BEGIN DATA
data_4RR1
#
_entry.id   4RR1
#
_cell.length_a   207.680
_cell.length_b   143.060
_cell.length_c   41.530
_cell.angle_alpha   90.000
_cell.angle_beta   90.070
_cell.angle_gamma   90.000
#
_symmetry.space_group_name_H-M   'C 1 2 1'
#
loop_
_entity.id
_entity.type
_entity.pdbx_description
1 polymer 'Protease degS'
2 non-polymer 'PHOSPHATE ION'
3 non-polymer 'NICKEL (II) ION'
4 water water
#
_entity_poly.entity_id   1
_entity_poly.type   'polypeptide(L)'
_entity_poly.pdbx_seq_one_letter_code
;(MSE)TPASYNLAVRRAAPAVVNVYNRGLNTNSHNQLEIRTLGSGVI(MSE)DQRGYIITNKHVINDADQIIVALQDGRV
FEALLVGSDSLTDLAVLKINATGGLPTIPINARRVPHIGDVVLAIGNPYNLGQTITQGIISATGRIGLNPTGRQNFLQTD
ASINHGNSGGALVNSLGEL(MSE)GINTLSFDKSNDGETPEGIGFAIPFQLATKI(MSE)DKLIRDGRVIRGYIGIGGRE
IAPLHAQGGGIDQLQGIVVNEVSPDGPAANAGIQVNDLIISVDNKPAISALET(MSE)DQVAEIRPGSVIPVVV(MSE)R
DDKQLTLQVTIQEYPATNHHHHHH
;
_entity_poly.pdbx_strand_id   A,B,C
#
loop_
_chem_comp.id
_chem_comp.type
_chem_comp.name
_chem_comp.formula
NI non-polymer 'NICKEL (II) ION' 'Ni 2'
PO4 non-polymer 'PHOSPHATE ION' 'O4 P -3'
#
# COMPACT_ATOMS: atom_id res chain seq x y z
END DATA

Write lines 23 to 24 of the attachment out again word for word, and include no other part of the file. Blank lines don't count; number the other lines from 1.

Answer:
_entity_poly.entity_id   1
_entity_poly.type   'polypeptide(L)'